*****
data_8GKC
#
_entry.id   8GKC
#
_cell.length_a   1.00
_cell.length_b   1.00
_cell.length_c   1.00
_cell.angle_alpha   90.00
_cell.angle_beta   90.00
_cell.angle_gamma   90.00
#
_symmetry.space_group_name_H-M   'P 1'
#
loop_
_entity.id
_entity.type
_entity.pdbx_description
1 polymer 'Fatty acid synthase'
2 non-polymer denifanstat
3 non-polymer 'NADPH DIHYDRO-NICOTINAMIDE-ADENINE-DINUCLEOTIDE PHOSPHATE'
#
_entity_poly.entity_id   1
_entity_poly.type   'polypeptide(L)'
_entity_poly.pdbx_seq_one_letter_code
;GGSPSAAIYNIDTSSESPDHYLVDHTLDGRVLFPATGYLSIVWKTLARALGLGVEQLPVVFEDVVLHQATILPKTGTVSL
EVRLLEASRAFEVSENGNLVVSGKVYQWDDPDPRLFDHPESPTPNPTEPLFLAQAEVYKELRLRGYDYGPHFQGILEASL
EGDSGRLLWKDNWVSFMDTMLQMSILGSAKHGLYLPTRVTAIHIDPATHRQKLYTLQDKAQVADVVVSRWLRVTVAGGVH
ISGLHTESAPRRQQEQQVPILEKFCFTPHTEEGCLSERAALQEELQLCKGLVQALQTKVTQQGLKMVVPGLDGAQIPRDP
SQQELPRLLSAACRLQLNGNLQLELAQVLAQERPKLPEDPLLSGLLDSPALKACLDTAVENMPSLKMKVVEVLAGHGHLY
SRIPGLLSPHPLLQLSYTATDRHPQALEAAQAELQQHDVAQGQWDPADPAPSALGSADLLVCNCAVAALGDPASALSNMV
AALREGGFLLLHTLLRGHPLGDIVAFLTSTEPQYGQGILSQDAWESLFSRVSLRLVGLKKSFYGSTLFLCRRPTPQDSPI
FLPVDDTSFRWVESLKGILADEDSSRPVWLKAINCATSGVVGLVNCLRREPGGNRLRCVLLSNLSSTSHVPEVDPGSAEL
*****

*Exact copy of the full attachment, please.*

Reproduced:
data_8GKC
#
_entry.id   8GKC
#
_cell.length_a   1.00
_cell.length_b   1.00
_cell.length_c   1.00
_cell.angle_alpha   90.00
_cell.angle_beta   90.00
_cell.angle_gamma   90.00
#
_symmetry.space_group_name_H-M   'P 1'
#
loop_
_entity.id
_entity.type
_entity.pdbx_description
1 polymer 'Fatty acid synthase'
2 non-polymer denifanstat
3 non-polymer 'NADPH DIHYDRO-NICOTINAMIDE-ADENINE-DINUCLEOTIDE PHOSPHATE'
#
_entity_poly.entity_id   1
_entity_poly.type   'polypeptide(L)'
_entity_poly.pdbx_seq_one_letter_code
;GGSPSAAIYNIDTSSESPDHYLVDHTLDGRVLFPATGYLSIVWKTLARALGLGVEQLPVVFEDVVLHQATILPKTGTVSL
EVRLLEASRAFEVSENGNLVVSGKVYQWDDPDPRLFDHPESPTPNPTEPLFLAQAEVYKELRLRGYDYGPHFQGILEASL
EGDSGRLLWKDNWVSFMDTMLQMSILGSAKHGLYLPTRVTAIHIDPATHRQKLYTLQDKAQVADVVVSRWLRVTVAGGVH
ISGLHTESAPRRQQEQQVPILEKFCFTPHTEEGCLSERAALQEELQLCKGLVQALQTKVTQQGLKMVVPGLDGAQIPRDP
SQQELPRLLSAACRLQLNGNLQLELAQVLAQERPKLPEDPLLSGLLDSPALKACLDTAVENMPSLKMKVVEVLAGHGHLY
SRIPGLLSPHPLLQLSYTATDRHPQALEAAQAELQQHDVAQGQWDPADPAPSALGSADLLVCNCAVAALGDPASALSNMV
AALREGGFLLLHTLLRGHPLGDIVAFLTSTEPQYGQGILSQDAWESLFSRVSLRLVGLKKSFYGSTLFLCRRPTPQDSPI
FLPVDDTSFRWVESLKGILADEDSSRPVWLKAINCATSGVVGLVNCLRREPGGNRLRCVLLSNLSSTSHVPEVDPGSAEL